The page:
كتاب عاشقيت در پاورقي (مجموعه داستان): My short story collection, Love-making in Footnotes, was not received well by critics and the various literary circles at first. In fact, it was labeled as obscene because of the issues it (addressed) dealt with. Interestingly though, the Ministry of Culture gave its permit for the book to be published. This experience showed to me the limitations, not only from the government but also a traditional society full of taboos. In the end, the book won an important non-governmental prize, meaning that it was popular with both people and literary circles. It was at this point, ironically, that the book was banned by the Ministry of Culture that had given the green light to the book in the first place! (The absurdities only continued from here) but it didn't stop there! It got worse: now the critics and literary circles who had first (shunned) snubbed the book and then praised it, began to take the whole thing quite personally; they started to pry into my private life and I was labeled as unfaithful and a treacherous woman because I had dared to cross the line and not just hint at adultery but actually depict it.

"Negaran Nabash" (Don't Worry)

First off, when I handed the book over to my publisher, the editor refused to edit the book and said he was not going to edit the book because of its obscene content. The book was then sent over to the ministry without being edited. I took the trouble of following it up by going back and forth to the ministry. Finally after eight months of going back and forth and negotiation!, 87 seven instances were censored and the book got a permit to be published.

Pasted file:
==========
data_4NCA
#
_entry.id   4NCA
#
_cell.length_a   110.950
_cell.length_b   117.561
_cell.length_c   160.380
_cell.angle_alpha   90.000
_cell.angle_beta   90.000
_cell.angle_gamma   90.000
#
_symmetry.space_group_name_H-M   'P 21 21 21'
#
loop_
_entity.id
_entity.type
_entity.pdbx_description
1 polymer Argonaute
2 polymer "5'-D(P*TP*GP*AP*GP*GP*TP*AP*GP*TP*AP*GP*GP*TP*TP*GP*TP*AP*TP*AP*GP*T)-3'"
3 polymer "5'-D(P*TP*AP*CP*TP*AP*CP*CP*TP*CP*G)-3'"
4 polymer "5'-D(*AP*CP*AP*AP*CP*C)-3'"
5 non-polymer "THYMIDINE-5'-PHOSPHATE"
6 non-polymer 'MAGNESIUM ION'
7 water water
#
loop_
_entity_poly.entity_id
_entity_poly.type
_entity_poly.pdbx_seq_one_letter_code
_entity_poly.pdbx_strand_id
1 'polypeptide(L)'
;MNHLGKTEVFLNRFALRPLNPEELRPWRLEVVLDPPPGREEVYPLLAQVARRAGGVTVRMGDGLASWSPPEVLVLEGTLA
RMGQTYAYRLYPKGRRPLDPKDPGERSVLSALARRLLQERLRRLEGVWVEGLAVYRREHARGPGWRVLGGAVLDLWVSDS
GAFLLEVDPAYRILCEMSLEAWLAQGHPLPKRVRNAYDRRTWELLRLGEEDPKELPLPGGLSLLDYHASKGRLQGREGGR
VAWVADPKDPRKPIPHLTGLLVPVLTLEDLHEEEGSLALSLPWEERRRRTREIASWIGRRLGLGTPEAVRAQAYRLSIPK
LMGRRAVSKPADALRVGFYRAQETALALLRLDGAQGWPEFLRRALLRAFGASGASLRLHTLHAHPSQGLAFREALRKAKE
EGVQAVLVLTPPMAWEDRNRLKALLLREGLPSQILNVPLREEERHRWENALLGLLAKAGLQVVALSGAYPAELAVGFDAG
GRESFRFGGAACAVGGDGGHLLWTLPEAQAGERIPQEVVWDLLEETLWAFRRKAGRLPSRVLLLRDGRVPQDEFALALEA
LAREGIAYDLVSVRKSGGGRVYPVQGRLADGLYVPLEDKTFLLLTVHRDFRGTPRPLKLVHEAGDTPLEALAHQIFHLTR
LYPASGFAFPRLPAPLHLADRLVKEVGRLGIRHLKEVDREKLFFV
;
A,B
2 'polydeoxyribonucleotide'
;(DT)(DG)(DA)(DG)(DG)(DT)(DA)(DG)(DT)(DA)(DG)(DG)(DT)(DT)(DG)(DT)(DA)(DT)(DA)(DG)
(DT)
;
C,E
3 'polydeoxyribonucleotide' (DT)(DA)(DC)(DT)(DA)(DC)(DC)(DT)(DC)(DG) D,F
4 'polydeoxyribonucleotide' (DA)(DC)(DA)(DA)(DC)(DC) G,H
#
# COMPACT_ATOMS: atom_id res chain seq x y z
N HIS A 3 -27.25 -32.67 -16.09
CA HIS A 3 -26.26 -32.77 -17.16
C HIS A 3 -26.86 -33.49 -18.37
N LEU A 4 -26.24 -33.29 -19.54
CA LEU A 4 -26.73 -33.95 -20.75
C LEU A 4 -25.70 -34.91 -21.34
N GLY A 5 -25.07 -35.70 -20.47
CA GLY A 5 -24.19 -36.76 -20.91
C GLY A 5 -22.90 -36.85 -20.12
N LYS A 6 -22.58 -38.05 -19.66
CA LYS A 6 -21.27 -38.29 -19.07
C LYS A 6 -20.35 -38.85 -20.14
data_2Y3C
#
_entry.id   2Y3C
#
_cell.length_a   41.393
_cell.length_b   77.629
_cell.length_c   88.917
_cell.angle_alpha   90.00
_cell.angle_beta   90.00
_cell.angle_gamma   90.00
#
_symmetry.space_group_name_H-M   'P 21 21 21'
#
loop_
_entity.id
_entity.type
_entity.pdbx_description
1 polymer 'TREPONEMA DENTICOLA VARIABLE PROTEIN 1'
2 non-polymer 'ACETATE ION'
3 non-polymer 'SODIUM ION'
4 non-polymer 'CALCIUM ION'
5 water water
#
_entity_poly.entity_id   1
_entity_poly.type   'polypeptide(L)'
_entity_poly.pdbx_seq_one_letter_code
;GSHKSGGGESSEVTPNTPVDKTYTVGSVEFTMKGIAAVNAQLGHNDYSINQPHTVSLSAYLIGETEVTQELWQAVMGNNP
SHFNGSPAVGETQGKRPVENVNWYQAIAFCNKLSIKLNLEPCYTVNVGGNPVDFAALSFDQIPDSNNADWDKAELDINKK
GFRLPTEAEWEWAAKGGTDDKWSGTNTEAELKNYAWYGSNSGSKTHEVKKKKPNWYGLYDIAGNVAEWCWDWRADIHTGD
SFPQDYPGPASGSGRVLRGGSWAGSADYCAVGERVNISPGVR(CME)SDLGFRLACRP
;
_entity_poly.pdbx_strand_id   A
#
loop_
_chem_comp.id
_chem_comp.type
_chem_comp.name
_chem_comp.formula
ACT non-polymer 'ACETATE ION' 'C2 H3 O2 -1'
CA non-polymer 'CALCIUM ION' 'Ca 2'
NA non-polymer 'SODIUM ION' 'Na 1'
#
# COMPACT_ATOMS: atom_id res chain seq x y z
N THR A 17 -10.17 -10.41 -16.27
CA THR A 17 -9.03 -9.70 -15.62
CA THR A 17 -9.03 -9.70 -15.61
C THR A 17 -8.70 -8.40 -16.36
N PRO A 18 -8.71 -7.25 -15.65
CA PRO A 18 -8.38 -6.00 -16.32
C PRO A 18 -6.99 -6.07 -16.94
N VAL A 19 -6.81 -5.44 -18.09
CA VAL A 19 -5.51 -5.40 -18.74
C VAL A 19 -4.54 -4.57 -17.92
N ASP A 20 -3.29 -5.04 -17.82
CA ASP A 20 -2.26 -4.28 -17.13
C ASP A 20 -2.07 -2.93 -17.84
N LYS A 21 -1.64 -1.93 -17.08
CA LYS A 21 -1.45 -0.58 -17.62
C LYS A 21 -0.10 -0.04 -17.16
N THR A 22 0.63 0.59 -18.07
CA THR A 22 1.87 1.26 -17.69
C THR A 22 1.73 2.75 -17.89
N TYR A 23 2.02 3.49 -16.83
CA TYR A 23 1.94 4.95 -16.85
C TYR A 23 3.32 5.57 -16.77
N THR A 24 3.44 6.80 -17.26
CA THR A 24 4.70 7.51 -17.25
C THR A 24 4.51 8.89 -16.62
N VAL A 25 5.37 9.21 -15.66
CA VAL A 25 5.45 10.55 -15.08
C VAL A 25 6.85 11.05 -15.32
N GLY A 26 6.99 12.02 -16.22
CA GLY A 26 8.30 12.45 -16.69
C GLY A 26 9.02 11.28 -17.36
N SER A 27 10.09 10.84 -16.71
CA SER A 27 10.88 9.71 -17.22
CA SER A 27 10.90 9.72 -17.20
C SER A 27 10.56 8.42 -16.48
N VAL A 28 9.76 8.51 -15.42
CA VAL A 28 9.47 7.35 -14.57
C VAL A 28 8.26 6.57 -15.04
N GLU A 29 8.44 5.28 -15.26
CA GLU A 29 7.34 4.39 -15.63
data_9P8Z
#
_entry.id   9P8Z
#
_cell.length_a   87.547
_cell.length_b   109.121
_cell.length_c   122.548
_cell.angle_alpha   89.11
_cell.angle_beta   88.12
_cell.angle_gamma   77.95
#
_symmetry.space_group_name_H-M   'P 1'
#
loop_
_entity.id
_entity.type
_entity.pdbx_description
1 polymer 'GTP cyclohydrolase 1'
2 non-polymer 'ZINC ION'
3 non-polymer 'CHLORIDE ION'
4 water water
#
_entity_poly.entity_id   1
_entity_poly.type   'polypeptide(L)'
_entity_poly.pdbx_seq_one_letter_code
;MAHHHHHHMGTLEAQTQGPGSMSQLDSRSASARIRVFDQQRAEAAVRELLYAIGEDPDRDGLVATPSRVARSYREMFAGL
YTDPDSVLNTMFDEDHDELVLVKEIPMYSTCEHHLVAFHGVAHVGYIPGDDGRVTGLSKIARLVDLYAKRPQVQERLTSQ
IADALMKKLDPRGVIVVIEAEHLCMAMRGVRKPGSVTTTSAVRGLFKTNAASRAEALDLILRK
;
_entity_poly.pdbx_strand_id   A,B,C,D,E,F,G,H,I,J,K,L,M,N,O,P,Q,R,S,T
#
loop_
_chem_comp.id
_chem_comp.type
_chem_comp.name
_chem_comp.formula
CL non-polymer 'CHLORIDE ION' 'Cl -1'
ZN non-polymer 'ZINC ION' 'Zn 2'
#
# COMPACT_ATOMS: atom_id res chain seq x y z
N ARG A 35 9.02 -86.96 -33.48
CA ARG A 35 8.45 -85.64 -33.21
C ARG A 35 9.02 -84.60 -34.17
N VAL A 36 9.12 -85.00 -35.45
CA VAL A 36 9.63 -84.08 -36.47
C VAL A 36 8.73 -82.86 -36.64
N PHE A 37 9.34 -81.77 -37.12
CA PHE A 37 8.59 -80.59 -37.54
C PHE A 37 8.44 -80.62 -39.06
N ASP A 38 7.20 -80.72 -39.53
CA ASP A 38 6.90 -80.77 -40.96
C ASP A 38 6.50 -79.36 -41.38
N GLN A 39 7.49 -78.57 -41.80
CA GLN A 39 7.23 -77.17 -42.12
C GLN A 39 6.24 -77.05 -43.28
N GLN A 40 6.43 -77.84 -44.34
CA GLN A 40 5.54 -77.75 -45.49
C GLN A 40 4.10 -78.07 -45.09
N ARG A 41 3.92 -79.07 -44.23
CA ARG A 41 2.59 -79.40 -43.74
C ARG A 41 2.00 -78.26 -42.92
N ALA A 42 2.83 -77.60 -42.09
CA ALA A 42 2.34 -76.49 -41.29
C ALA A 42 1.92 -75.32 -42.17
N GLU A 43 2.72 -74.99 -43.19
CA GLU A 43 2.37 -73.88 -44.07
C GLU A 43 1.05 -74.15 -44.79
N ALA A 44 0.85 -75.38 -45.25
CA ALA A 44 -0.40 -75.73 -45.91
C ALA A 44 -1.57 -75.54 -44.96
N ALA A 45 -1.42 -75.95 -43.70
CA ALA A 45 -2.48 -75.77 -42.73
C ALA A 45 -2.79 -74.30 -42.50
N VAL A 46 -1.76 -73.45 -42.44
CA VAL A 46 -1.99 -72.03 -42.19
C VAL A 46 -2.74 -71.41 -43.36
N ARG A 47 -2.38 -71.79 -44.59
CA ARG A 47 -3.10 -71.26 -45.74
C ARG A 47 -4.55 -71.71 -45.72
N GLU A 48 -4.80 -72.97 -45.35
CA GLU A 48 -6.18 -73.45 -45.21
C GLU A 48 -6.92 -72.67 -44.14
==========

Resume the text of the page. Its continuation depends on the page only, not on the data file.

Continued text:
To be completely honest though, the book wasn't badly damaged because most of the editions were swearwords. In fact according to one of my friends, I had MINED the book, meaning that I had set a trap, they were so busy trying to censor the swearwords that they failed to spot some other things.


Earthquakes are hitting Tehran one after another. Although they are not destroying anything, people have panicked. Everybody wants to leave but the heroin, an addicted young girl, is concerned with finding some dealers who could sell her some drugs so she wouldn't die going cold turkey. Her only wish is to die while being high. She escapes from home, going from one friend's place to the next looking for drugs in the middle of all the chaos. While everybody is trying to flee the city, some young people are excited. They think now that the elderly and middle-aged are leaving, they are going to take over the city. Earthquake is the cause of great joy and street clashes among them.

Anyway, the book was published and it was a success. In the first 6 months, there were 6 editions. All of a sudden, after the presidential election was held, there was ballot rigging, people swarmed the streets and the candidates were arrested. You may have heard of it as suppressed Arab spring or the facebook revolution. Many people called me and said there are scenes on the streets like the ones from your book. It was hilarious because I had started writing the book 5 years before that and handed it in to the publisher a year earlier.

The bulletin of the ministry of information, in an analysis of the unrest in Tehran, read: Mahsa Mohebali instructs youngsters to revolt in the event of earthquakes and take control of the city.